The term yuppie caught on because it expresses a nice balance of smartness and derision; I can’t imagine that bobo (a French child’s word for a source of pain) ever will. But word-play aside, I have only admiration for Brooks’ analysis of information-age prosperity. What I especially admire is his own genuine admiration for the creativity that the marketplace unleashes in its participants. The artiste was unfair to the bourgeois he affected to despise. In his lucid moments, he knew all along that his work was nourished by bourgeois rather than aristocratic values: the aristocrat is, but the bourgeois does. Des Esseintes himself is more bourgeois than aristocrat, as Huysmans, a bureaucrat of modest extraction, well understood. That Charles Baudelaire, the most astute artiste as well as the greatest poet of his time, dedicated his 1846 Salon “Aux Bourgeois” seems today a prophetic gesture indeed.

Brooks’ incisive analysis suggests to me some further reflections on two points.

Assuming Brooks’ analysis to be correct, the first is the question of how the end of the “culture wars” should be understood in the overall context of market society and of social organization in general. Brooks explains plausibly that the new bourgeois of the information economy are particularly open to new ideas and experiences because they derive their income from creating new ideas and experiences for others. But this is too narrow an explanation for a development as consequential as the end of the conflict between the marketplace and its own culture.

The culture wars have indeed been endemic to bourgeois society. The French romantics made oppositional culture into a mass movement, but they were following British models, Byron and Beau Brummel, or their own Chateaubriand, who go back a generation to the earliest stages of what one could call the bourgeois era. The idea that market society today has finally become able to absorb this oppositional culture without simply evacuating it obliges us to revise our understanding of the cultural operations of the market system.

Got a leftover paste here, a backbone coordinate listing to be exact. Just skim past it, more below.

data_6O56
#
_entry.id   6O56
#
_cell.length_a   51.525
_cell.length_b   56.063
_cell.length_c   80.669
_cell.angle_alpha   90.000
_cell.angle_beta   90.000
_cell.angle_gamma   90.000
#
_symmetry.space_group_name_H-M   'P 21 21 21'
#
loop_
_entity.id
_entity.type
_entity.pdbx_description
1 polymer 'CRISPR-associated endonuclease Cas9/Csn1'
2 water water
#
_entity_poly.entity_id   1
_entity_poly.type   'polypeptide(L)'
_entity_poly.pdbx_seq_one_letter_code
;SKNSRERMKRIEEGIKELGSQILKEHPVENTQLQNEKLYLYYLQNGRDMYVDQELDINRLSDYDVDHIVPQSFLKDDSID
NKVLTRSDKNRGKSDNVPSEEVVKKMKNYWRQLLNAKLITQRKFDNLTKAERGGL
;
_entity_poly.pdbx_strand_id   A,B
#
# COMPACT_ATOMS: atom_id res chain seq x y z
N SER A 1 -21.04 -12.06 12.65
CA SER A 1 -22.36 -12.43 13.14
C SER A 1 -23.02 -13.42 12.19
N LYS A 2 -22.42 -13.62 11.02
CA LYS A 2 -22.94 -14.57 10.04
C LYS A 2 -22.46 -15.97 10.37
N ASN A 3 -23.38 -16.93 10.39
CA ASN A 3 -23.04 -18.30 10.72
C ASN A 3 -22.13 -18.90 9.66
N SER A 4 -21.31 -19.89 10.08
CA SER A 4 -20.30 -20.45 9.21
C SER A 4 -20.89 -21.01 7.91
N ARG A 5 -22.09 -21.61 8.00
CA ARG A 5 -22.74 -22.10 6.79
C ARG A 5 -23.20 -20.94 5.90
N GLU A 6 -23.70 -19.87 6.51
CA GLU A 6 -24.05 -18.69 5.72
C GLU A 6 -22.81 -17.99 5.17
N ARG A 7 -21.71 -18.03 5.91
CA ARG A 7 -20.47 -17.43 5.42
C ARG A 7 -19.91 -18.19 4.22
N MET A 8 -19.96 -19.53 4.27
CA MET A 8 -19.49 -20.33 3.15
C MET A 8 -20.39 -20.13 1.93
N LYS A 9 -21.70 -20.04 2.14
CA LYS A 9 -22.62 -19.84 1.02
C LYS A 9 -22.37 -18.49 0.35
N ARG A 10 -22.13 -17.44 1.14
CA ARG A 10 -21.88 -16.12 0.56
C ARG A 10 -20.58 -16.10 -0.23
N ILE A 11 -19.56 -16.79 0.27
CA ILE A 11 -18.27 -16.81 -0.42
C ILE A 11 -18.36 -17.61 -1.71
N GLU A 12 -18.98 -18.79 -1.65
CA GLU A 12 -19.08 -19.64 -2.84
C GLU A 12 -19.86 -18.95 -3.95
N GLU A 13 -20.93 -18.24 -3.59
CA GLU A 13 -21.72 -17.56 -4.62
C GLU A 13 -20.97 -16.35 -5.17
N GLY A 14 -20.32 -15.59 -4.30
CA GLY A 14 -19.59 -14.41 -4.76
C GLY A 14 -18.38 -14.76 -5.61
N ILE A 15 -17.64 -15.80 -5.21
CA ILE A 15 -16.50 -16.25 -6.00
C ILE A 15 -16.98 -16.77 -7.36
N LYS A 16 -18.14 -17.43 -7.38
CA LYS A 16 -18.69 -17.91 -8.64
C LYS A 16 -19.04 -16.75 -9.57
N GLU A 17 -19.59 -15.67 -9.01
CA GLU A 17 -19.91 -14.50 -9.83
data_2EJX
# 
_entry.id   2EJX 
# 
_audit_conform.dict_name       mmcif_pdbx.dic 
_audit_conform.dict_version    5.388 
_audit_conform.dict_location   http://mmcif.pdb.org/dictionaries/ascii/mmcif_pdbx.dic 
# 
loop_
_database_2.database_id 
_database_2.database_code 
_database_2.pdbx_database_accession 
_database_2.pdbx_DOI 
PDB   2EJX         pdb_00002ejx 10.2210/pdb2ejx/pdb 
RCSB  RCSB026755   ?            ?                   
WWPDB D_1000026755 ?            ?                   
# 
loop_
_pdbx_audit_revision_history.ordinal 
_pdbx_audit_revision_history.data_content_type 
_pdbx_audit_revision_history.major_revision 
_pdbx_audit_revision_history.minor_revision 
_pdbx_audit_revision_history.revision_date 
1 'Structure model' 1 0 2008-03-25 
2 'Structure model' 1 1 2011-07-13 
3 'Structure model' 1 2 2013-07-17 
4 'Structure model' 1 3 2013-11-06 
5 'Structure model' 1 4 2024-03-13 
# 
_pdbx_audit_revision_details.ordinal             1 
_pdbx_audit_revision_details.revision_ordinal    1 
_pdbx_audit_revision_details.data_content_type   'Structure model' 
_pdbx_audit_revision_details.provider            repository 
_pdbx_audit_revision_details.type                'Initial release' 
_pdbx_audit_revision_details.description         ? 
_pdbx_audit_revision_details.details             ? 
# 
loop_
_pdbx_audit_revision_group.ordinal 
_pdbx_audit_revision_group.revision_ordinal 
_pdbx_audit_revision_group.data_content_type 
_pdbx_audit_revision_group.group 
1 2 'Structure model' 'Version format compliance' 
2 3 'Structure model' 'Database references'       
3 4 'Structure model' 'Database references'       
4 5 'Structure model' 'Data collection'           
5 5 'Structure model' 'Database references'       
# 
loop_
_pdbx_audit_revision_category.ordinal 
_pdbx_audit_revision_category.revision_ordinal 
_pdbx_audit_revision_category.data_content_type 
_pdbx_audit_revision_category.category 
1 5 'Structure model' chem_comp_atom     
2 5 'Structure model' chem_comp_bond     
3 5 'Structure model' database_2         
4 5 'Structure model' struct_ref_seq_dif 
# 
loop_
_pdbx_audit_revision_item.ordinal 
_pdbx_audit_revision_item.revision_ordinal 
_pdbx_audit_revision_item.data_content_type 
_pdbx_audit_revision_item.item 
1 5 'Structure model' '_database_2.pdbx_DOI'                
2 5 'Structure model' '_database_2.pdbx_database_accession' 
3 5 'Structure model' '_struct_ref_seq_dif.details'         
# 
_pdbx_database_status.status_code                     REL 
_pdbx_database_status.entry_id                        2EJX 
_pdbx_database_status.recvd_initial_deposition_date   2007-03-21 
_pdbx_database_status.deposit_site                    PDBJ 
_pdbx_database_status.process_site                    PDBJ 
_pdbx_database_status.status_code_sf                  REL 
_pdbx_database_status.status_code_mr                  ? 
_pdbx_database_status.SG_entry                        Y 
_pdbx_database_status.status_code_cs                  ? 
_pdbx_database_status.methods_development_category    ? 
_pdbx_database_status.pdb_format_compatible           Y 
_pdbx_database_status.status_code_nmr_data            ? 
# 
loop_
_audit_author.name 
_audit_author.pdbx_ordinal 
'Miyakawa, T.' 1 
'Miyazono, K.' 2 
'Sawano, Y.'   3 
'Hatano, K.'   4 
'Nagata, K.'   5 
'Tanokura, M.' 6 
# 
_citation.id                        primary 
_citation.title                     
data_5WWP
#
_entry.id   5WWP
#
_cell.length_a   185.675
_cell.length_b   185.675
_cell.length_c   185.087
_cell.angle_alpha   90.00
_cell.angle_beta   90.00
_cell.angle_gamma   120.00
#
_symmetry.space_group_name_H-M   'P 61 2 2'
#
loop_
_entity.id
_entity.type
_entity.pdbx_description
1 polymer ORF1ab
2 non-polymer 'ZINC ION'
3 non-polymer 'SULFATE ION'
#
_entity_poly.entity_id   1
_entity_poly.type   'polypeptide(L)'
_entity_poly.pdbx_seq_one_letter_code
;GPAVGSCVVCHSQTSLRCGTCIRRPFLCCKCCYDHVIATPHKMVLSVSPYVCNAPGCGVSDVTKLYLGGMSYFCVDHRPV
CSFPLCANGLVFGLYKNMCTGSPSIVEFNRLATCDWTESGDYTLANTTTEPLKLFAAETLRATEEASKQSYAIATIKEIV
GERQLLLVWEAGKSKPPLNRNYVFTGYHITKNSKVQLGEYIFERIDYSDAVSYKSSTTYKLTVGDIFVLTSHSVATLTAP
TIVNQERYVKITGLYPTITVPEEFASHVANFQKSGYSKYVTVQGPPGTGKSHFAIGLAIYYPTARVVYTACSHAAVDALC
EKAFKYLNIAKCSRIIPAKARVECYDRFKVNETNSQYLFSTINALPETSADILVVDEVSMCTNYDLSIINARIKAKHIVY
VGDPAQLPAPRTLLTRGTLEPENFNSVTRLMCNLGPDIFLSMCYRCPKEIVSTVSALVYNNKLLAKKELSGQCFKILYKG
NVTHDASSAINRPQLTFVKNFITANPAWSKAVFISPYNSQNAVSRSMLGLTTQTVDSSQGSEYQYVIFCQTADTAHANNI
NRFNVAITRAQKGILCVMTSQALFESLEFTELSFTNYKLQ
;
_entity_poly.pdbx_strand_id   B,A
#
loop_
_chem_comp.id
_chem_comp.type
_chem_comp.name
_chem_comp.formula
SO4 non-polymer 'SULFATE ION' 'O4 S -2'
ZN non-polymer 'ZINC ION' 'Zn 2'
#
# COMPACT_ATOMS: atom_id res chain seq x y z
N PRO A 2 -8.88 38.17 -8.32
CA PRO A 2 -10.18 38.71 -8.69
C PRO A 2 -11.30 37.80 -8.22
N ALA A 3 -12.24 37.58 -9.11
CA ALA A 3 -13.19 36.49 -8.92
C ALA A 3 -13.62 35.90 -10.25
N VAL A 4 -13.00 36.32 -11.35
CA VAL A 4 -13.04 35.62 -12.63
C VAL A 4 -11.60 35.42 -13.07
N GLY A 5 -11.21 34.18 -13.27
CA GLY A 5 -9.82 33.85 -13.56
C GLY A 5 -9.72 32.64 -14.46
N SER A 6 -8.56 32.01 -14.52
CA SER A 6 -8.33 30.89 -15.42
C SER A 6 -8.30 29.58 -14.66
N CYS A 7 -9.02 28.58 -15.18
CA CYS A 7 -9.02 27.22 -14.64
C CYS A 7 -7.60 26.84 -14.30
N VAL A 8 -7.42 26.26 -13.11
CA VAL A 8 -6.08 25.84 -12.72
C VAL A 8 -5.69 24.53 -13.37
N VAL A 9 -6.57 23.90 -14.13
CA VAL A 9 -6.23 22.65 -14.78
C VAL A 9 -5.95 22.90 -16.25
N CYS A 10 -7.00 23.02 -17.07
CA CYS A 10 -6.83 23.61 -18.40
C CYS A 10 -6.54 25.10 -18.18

Why was this oppositional culture generated in the first place? In its early years, it was the work of aristocrats displaced by the French Revolution, but its real resonance was in the bourgeoisie itself. Romanticism was not merely an oppositional but a youth culture–a point perhaps not sufficiently insisted upon by Brooks. The mildly rebellious sons of the bourgeoisie played the same role in the romantic era as they later did in the rock’n’roll era. The cultural-oppositional stance operates to root the young bourgeois, beyond the mere mimeticism of the marketplace, in the “use-values” that are the ultimate objects of exchange. The romantics saw these “natural” human values as incompatible with the “unnatural” spirit of the exchange system, but naively thought this spirit could be changed without damaging the economic productivity of the system. After the sobering experience of 1848, this incompatibility was understood to be insuperable within the present exchange-system, requiring at least its profound modification and, for many, its “dialectical” destruction. It was generally agreed in the cultural world that the market system was hostile to the very human values whose exchange it facilitated.

In this context, art served to focus the attention of the participants in the system on the values it was accused of neglecting. Whether sentimental or decadent, bourgeois culture was almost always at least a bit anti-bourgeois. Throughout many decades of ever more sophisticated consumption, the role of culture remained that of rejecting “commercial” values for the sake of “natural” values that, magically and perversely, the commercial world increasingly made available. Today, if Brooks is to be believed, this is no longer the case.